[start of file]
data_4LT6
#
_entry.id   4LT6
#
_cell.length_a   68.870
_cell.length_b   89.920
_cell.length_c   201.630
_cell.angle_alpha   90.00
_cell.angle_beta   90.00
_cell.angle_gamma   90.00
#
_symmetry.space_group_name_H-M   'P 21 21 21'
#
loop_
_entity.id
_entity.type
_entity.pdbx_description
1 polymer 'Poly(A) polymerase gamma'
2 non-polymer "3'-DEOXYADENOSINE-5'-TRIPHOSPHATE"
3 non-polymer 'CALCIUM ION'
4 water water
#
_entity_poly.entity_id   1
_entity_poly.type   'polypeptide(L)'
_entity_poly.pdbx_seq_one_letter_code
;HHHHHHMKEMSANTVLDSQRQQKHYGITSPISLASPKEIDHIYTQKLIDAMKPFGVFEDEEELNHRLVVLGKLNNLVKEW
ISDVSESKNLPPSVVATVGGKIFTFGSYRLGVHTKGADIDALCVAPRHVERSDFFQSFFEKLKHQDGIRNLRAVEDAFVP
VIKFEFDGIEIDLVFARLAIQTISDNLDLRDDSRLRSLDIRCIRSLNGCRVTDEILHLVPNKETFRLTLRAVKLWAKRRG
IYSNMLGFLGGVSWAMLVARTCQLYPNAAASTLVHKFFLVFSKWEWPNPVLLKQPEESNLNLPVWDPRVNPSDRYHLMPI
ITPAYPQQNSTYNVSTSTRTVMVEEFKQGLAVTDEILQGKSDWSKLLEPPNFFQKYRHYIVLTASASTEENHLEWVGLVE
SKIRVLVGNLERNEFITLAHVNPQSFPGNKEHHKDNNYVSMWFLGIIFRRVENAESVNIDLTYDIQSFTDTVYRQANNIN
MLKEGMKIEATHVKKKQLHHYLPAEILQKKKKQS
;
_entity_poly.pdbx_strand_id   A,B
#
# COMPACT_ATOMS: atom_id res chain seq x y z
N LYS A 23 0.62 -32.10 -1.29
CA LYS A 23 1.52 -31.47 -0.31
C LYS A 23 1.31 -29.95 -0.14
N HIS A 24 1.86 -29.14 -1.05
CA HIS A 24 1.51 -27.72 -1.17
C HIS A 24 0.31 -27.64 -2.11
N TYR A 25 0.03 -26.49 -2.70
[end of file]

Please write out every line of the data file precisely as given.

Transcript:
data_4LT6
#
_entry.id   4LT6
#
_cell.length_a   68.870
_cell.length_b   89.920
_cell.length_c   201.630
_cell.angle_alpha   90.00
_cell.angle_beta   90.00
_cell.angle_gamma   90.00
#
_symmetry.space_group_name_H-M   'P 21 21 21'
#
loop_
_entity.id
_entity.type
_entity.pdbx_description
1 polymer 'Poly(A) polymerase gamma'
2 non-polymer "3'-DEOXYADENOSINE-5'-TRIPHOSPHATE"
3 non-polymer 'CALCIUM ION'
4 water water
#
_entity_poly.entity_id   1
_entity_poly.type   'polypeptide(L)'
_entity_poly.pdbx_seq_one_letter_code
;HHHHHHMKEMSANTVLDSQRQQKHYGITSPISLASPKEIDHIYTQKLIDAMKPFGVFEDEEELNHRLVVLGKLNNLVKEW
ISDVSESKNLPPSVVATVGGKIFTFGSYRLGVHTKGADIDALCVAPRHVERSDFFQSFFEKLKHQDGIRNLRAVEDAFVP
VIKFEFDGIEIDLVFARLAIQTISDNLDLRDDSRLRSLDIRCIRSLNGCRVTDEILHLVPNKETFRLTLRAVKLWAKRRG
IYSNMLGFLGGVSWAMLVARTCQLYPNAAASTLVHKFFLVFSKWEWPNPVLLKQPEESNLNLPVWDPRVNPSDRYHLMPI
ITPAYPQQNSTYNVSTSTRTVMVEEFKQGLAVTDEILQGKSDWSKLLEPPNFFQKYRHYIVLTASASTEENHLEWVGLVE
SKIRVLVGNLERNEFITLAHVNPQSFPGNKEHHKDNNYVSMWFLGIIFRRVENAESVNIDLTYDIQSFTDTVYRQANNIN
MLKEGMKIEATHVKKKQLHHYLPAEILQKKKKQS
;
_entity_poly.pdbx_strand_id   A,B
#
# COMPACT_ATOMS: atom_id res chain seq x y z
N LYS A 23 0.62 -32.10 -1.29
CA LYS A 23 1.52 -31.47 -0.31
C LYS A 23 1.31 -29.95 -0.14
N HIS A 24 1.86 -29.14 -1.05
CA HIS A 24 1.51 -27.72 -1.17
C HIS A 24 0.31 -27.64 -2.11
N TYR A 25 0.03 -26.49 -2.70